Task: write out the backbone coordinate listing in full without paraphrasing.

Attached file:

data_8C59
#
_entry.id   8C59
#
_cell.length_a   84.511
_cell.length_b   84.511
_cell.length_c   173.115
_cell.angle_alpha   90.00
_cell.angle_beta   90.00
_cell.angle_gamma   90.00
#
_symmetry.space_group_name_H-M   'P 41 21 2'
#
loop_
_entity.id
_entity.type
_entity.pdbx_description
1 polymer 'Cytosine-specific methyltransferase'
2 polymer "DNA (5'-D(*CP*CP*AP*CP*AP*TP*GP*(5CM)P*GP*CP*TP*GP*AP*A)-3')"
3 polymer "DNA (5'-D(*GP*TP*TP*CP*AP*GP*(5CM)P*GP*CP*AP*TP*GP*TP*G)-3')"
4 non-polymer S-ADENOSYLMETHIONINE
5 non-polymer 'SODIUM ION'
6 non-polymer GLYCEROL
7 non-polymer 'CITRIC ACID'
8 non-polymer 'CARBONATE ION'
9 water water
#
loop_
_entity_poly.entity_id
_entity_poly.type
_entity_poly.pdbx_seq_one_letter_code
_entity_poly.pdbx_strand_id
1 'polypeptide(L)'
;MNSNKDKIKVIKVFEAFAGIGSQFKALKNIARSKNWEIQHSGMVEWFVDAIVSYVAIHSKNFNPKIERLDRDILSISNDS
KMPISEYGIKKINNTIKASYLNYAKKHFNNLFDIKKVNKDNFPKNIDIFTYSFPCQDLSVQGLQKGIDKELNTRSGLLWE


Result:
data_8C59
#
_entry.id   8C59
#
_cell.length_a   84.511
_cell.length_b   84.511
_cell.length_c   173.115
_cell.angle_alpha   90.00
_cell.angle_beta   90.00
_cell.angle_gamma   90.00
#
_symmetry.space_group_name_H-M   'P 41 21 2'
#
loop_
_entity.id
_entity.type
_entity.pdbx_description
1 polymer 'Cytosine-specific methyltransferase'
2 polymer "DNA (5'-D(*CP*CP*AP*CP*AP*TP*GP*(5CM)P*GP*CP*TP*GP*AP*A)-3')"
3 polymer "DNA (5'-D(*GP*TP*TP*CP*AP*GP*(5CM)P*GP*CP*AP*TP*GP*TP*G)-3')"
4 non-polymer S-ADENOSYLMETHIONINE
5 non-polymer 'SODIUM ION'
6 non-polymer GLYCEROL
7 non-polymer 'CITRIC ACID'
8 non-polymer 'CARBONATE ION'
9 water water
#
loop_
_entity_poly.entity_id
_entity_poly.type
_entity_poly.pdbx_seq_one_letter_code
_entity_poly.pdbx_strand_id
1 'polypeptide(L)'
;MNSNKDKIKVIKVFEAFAGIGSQFKALKNIARSKNWEIQHSGMVEWFVDAIVSYVAIHSKNFNPKIERLDRDILSISNDS
KMPISEYGIKKINNTIKASYLNYAKKHFNNLFDIKKVNKDNFPKNIDIFTYSFPCQDLSVQGLQKGIDKELNTRSGLLWE